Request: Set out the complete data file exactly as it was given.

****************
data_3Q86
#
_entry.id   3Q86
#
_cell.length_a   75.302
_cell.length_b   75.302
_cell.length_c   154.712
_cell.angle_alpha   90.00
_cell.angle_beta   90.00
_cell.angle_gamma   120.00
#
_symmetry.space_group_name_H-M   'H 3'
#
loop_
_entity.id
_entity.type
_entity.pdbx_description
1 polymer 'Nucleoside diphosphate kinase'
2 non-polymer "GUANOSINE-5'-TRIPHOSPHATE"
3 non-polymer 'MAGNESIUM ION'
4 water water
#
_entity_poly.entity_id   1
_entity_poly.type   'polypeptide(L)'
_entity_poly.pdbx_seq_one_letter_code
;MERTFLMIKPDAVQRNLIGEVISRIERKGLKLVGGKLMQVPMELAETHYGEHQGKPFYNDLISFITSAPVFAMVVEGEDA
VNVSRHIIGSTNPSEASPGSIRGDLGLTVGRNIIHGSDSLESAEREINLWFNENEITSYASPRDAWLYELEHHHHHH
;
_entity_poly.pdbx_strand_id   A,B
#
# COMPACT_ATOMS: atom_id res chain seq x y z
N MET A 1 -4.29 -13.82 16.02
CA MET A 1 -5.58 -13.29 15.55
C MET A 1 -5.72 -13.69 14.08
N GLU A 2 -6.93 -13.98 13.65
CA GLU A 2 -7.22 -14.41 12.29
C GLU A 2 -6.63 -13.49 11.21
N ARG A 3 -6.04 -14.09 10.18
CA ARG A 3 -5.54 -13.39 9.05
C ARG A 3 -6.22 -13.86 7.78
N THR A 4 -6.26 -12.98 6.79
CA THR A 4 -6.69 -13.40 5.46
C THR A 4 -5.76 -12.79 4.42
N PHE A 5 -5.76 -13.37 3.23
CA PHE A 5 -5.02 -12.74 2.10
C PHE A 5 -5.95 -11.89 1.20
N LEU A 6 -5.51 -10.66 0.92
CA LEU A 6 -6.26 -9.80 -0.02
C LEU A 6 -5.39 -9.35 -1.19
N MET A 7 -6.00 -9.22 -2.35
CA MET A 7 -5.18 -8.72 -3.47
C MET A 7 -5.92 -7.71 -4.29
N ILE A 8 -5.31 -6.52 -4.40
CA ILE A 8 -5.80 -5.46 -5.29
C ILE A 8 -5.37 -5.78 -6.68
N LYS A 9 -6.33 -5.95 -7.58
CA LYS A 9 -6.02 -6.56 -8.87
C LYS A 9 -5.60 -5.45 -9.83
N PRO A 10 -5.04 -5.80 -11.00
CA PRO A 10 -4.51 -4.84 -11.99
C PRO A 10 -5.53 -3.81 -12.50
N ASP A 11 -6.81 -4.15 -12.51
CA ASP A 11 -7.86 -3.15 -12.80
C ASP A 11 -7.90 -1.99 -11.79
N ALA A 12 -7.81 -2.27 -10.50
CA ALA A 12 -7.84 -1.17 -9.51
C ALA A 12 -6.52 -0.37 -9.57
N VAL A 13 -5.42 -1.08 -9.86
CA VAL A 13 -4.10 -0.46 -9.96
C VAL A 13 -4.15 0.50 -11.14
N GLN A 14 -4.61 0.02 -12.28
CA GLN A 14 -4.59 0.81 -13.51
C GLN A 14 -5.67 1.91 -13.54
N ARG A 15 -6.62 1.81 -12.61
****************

data_3Q86
#
_entry.id   3Q86
#
_cell.length_a   75.302
_cell.length_b   75.302
_cell.length_c   154.712
_cell.angle_alpha   90.00
_cell.angle_beta   90.00
_cell.angle_gamma   120.00
#
_symmetry.space_group_name_H-M   'H 3'
#
loop_
_entity.id
_entity.type
_entity.pdbx_description
1 polymer 'Nucleoside diphosphate kinase'
2 non-polymer "GUANOSINE-5'-TRIPHOSPHATE"
3 non-polymer 'MAGNESIUM ION'
4 water water
#
_entity_poly.entity_id   1
_entity_poly.type   'polypeptide(L)'
_entity_poly.pdbx_seq_one_letter_code
;MERTFLMIKPDAVQRNLIGEVISRIERKGLKLVGGKLMQVPMELAETHYGEHQGKPFYNDLISFITSAPVFAMVVEGEDA
VNVSRHIIGSTNPSEASPGSIRGDLGLTVGRNIIHGSDSLESAEREINLWFNENEITSYASPRDAWLYELEHHHHHH
;
_entity_poly.pdbx_strand_id   A,B
#
# COMPACT_ATOMS: atom_id res chain seq x y z
N MET A 1 -4.29 -13.82 16.02
CA MET A 1 -5.58 -13.29 15.55
C MET A 1 -5.72 -13.69 14.08
N GLU A 2 -6.93 -13.98 13.65
CA GLU A 2 -7.22 -14.41 12.29
C GLU A 2 -6.63 -13.49 11.21
N ARG A 3 -6.04 -14.09 10.18
CA ARG A 3 -5.54 -13.39 9.05
C ARG A 3 -6.22 -13.86 7.78
N THR A 4 -6.26 -12.98 6.79
CA THR A 4 -6.69 -13.40 5.46
C THR A 4 -5.76 -12.79 4.42
N PHE A 5 -5.76 -13.37 3.23
CA PHE A 5 -5.02 -12.74 2.10
C PHE A 5 -5.95 -11.89 1.20
N LEU A 6 -5.51 -10.66 0.92
CA LEU A 6 -6.26 -9.80 -0.02
C LEU A 6 -5.39 -9.35 -1.19
N MET A 7 -6.00 -9.22 -2.35
CA MET A 7 -5.18 -8.72 -3.47
C MET A 7 -5.92 -7.71 -4.29
N ILE A 8 -5.31 -6.52 -4.40
CA ILE A 8 -5.80 -5.46 -5.29
C ILE A 8 -5.37 -5.78 -6.68
N LYS A 9 -6.33 -5.95 -7.58
CA LYS A 9 -6.02 -6.56 -8.87
C LYS A 9 -5.60 -5.45 -9.83
N PRO A 10 -5.04 -5.80 -11.00
CA PRO A 10 -4.51 -4.84 -11.99
C PRO A 10 -5.53 -3.81 -12.50
N ASP A 11 -6.81 -4.15 -12.51
CA ASP A 11 -7.86 -3.15 -12.80
C ASP A 11 -7.90 -1.99 -11.79
N ALA A 12 -7.81 -2.27 -10.50
CA ALA A 12 -7.84 -1.17 -9.51
C ALA A 12 -6.52 -0.37 -9.57
N VAL A 13 -5.42 -1.08 -9.86
CA VAL A 13 -4.10 -0.46 -9.96
C VAL A 13 -4.15 0.50 -11.14
N GLN A 14 -4.61 0.02 -12.28
CA GLN A 14 -4.59 0.81 -13.51
C GLN A 14 -5.67 1.91 -13.54
N ARG A 15 -6.62 1.81 -12.61